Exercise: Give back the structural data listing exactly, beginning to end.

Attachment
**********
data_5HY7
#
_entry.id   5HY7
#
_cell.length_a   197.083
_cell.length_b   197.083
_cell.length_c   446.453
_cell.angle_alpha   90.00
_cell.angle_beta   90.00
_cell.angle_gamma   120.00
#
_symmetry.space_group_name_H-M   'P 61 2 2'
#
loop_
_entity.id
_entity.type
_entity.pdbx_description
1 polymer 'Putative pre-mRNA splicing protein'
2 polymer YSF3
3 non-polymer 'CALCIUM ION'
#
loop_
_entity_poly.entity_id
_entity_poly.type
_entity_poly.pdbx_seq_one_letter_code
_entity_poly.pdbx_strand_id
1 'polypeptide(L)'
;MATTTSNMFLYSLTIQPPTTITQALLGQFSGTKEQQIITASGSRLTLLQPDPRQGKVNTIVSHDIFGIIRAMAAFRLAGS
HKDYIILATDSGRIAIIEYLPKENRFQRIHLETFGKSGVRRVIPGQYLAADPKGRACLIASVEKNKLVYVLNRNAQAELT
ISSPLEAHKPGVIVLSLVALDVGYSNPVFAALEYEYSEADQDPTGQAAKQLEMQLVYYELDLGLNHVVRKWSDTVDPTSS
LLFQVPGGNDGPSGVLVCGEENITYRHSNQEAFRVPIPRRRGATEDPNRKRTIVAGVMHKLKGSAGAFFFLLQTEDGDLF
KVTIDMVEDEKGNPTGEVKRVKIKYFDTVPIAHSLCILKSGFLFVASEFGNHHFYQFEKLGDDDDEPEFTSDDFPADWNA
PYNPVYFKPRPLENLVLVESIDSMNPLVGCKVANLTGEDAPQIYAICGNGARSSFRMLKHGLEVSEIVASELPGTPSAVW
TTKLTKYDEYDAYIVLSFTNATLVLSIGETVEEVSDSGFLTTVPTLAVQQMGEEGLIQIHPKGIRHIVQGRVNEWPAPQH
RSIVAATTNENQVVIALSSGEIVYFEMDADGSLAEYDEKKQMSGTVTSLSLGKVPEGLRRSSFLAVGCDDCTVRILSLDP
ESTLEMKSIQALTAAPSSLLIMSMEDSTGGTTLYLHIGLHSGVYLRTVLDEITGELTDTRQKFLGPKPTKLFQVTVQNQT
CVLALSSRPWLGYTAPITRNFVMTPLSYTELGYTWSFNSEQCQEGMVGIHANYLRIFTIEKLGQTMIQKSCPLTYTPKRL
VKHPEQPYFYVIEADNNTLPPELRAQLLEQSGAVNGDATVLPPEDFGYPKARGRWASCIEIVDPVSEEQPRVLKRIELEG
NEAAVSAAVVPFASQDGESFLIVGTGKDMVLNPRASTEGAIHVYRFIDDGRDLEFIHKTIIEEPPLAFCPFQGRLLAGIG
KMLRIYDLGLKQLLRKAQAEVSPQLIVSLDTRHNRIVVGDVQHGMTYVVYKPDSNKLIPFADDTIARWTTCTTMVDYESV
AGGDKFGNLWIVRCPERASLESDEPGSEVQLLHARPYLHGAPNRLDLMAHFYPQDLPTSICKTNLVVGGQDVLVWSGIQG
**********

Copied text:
data_5HY7
#
_entry.id   5HY7
#
_cell.length_a   197.083
_cell.length_b   197.083
_cell.length_c   446.453
_cell.angle_alpha   90.00
_cell.angle_beta   90.00
_cell.angle_gamma   120.00
#
_symmetry.space_group_name_H-M   'P 61 2 2'
#
loop_
_entity.id
_entity.type
_entity.pdbx_description
1 polymer 'Putative pre-mRNA splicing protein'
2 polymer YSF3
3 non-polymer 'CALCIUM ION'
#
loop_
_entity_poly.entity_id
_entity_poly.type
_entity_poly.pdbx_seq_one_letter_code
_entity_poly.pdbx_strand_id
1 'polypeptide(L)'
;MATTTSNMFLYSLTIQPPTTITQALLGQFSGTKEQQIITASGSRLTLLQPDPRQGKVNTIVSHDIFGIIRAMAAFRLAGS
HKDYIILATDSGRIAIIEYLPKENRFQRIHLETFGKSGVRRVIPGQYLAADPKGRACLIASVEKNKLVYVLNRNAQAELT
ISSPLEAHKPGVIVLSLVALDVGYSNPVFAALEYEYSEADQDPTGQAAKQLEMQLVYYELDLGLNHVVRKWSDTVDPTSS
LLFQVPGGNDGPSGVLVCGEENITYRHSNQEAFRVPIPRRRGATEDPNRKRTIVAGVMHKLKGSAGAFFFLLQTEDGDLF
KVTIDMVEDEKGNPTGEVKRVKIKYFDTVPIAHSLCILKSGFLFVASEFGNHHFYQFEKLGDDDDEPEFTSDDFPADWNA
PYNPVYFKPRPLENLVLVESIDSMNPLVGCKVANLTGEDAPQIYAICGNGARSSFRMLKHGLEVSEIVASELPGTPSAVW
TTKLTKYDEYDAYIVLSFTNATLVLSIGETVEEVSDSGFLTTVPTLAVQQMGEEGLIQIHPKGIRHIVQGRVNEWPAPQH
RSIVAATTNENQVVIALSSGEIVYFEMDADGSLAEYDEKKQMSGTVTSLSLGKVPEGLRRSSFLAVGCDDCTVRILSLDP
ESTLEMKSIQALTAAPSSLLIMSMEDSTGGTTLYLHIGLHSGVYLRTVLDEITGELTDTRQKFLGPKPTKLFQVTVQNQT
CVLALSSRPWLGYTAPITRNFVMTPLSYTELGYTWSFNSEQCQEGMVGIHANYLRIFTIEKLGQTMIQKSCPLTYTPKRL
VKHPEQPYFYVIEADNNTLPPELRAQLLEQSGAVNGDATVLPPEDFGYPKARGRWASCIEIVDPVSEEQPRVLKRIELEG
NEAAVSAAVVPFASQDGESFLIVGTGKDMVLNPRASTEGAIHVYRFIDDGRDLEFIHKTIIEEPPLAFCPFQGRLLAGIG
KMLRIYDLGLKQLLRKAQAEVSPQLIVSLDTRHNRIVVGDVQHGMTYVVYKPDSNKLIPFADDTIARWTTCTTMVDYESV
AGGDKFGNLWIVRCPERASLESDEPGSEVQLLHARPYLHGAPNRLDLMAHFYPQDLPTSICKTNLVVGGQDVLVWSGIQG